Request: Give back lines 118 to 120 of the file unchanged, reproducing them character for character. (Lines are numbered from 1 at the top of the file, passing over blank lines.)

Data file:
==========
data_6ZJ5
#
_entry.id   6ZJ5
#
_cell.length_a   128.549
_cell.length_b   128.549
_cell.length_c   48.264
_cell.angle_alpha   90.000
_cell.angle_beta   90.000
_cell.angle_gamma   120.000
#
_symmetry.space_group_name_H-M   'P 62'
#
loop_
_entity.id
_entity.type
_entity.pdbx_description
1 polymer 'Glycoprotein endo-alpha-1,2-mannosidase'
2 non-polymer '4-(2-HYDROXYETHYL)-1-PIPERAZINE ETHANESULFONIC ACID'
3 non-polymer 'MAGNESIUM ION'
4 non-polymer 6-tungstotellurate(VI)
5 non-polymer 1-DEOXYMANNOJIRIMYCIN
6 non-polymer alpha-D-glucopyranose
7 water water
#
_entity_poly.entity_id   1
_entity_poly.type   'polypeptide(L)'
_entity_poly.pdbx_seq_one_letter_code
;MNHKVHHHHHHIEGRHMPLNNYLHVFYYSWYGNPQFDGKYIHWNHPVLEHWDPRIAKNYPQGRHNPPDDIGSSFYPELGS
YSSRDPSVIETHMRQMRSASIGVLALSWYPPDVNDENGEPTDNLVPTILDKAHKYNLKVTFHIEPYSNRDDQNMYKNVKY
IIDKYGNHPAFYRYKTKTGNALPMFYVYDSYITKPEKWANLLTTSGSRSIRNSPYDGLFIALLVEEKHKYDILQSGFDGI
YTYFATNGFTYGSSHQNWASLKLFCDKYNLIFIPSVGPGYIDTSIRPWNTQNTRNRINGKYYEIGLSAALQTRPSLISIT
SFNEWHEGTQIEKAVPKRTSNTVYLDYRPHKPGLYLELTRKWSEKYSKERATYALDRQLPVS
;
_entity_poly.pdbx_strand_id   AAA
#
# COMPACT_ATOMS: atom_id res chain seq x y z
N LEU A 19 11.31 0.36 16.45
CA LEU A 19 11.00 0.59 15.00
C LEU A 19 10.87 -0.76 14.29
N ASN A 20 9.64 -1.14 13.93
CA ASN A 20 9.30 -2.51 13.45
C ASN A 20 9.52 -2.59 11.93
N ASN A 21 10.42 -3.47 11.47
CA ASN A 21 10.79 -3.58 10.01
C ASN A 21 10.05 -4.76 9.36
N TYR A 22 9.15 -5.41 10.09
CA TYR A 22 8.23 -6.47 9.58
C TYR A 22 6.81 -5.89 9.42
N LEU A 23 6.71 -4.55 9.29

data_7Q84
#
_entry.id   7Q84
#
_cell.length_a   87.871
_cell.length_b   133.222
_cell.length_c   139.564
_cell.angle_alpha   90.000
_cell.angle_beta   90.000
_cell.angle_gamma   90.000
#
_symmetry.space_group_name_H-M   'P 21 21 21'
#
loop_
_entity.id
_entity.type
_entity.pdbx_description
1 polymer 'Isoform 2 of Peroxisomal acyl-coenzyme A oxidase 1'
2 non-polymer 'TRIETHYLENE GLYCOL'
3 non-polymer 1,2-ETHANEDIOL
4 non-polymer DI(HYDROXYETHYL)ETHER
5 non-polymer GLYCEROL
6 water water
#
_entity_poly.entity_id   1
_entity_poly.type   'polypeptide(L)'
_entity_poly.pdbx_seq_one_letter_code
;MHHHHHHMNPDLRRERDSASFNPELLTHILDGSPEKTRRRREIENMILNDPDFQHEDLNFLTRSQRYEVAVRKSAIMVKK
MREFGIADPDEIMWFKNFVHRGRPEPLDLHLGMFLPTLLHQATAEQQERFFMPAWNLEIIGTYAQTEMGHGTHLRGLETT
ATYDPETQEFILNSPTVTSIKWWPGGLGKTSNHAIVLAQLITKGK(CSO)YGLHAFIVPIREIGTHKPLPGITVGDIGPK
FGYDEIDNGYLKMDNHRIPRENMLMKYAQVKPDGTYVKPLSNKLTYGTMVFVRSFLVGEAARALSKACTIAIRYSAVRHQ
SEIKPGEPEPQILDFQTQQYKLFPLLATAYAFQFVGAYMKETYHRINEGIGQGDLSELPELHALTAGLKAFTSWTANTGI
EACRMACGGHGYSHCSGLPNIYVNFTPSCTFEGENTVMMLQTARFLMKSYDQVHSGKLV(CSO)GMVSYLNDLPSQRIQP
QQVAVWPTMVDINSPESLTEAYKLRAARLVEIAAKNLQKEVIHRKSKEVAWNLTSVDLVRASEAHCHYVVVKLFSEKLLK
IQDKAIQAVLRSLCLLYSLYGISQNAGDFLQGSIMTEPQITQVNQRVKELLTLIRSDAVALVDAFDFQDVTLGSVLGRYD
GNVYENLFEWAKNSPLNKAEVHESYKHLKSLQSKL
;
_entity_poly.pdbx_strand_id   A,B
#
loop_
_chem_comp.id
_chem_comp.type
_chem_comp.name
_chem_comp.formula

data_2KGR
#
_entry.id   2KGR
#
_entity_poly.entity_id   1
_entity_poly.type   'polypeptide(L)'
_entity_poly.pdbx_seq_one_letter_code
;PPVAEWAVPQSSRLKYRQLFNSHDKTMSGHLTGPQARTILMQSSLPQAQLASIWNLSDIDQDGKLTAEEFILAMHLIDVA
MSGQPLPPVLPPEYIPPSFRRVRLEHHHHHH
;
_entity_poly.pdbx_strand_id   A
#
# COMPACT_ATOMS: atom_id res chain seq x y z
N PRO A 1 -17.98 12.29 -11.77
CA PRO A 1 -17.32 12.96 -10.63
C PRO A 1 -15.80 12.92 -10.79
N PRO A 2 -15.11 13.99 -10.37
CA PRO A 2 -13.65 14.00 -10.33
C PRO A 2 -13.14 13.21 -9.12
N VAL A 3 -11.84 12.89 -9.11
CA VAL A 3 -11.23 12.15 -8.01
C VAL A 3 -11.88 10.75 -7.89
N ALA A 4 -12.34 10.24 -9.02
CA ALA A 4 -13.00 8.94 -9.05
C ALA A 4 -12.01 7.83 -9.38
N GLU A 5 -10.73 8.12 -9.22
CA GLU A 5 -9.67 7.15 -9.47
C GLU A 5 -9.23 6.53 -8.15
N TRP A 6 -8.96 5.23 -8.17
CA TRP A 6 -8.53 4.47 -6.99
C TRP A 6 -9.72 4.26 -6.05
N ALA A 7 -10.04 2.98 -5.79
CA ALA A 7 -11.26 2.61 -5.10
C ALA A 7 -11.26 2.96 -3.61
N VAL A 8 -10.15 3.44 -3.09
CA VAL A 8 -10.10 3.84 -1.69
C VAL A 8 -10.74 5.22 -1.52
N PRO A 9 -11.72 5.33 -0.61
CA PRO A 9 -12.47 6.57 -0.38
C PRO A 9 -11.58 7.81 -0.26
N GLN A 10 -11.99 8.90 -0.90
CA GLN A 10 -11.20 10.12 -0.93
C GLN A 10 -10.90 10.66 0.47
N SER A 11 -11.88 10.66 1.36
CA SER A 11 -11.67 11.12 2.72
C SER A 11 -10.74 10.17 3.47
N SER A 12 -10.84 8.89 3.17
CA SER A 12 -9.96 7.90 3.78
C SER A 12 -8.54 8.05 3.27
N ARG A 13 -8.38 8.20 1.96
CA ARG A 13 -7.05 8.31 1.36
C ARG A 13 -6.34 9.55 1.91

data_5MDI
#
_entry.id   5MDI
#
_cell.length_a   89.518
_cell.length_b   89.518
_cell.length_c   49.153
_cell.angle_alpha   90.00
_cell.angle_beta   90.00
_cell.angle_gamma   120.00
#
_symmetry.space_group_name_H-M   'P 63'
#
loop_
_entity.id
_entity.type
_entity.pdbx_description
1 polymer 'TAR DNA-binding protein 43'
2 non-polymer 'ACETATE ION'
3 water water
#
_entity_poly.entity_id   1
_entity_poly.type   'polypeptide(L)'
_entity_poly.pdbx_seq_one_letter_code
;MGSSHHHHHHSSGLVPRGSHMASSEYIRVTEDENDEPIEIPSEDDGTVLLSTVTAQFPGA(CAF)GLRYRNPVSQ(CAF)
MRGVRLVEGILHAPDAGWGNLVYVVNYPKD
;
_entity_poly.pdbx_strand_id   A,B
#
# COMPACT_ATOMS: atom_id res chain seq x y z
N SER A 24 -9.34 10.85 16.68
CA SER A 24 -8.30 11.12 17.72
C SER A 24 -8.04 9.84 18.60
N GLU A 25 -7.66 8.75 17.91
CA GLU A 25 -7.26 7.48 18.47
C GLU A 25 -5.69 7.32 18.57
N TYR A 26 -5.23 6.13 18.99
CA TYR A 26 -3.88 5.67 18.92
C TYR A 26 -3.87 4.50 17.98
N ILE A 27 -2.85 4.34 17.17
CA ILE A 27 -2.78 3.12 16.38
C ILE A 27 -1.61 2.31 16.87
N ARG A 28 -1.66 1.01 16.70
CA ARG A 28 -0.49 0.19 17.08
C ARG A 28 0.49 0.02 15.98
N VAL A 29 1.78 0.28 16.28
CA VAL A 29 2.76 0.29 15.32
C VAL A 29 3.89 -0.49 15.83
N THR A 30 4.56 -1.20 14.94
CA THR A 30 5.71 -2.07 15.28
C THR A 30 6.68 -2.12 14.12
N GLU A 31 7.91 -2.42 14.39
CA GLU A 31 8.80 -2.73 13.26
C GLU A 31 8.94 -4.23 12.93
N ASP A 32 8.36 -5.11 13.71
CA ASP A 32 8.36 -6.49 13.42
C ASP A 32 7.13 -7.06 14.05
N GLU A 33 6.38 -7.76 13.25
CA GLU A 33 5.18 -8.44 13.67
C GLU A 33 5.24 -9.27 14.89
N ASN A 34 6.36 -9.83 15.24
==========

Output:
CA ALA A 4 -13.00 8.94 -9.05
C ALA A 4 -12.01 7.83 -9.38
N GLU A 5 -10.73 8.12 -9.22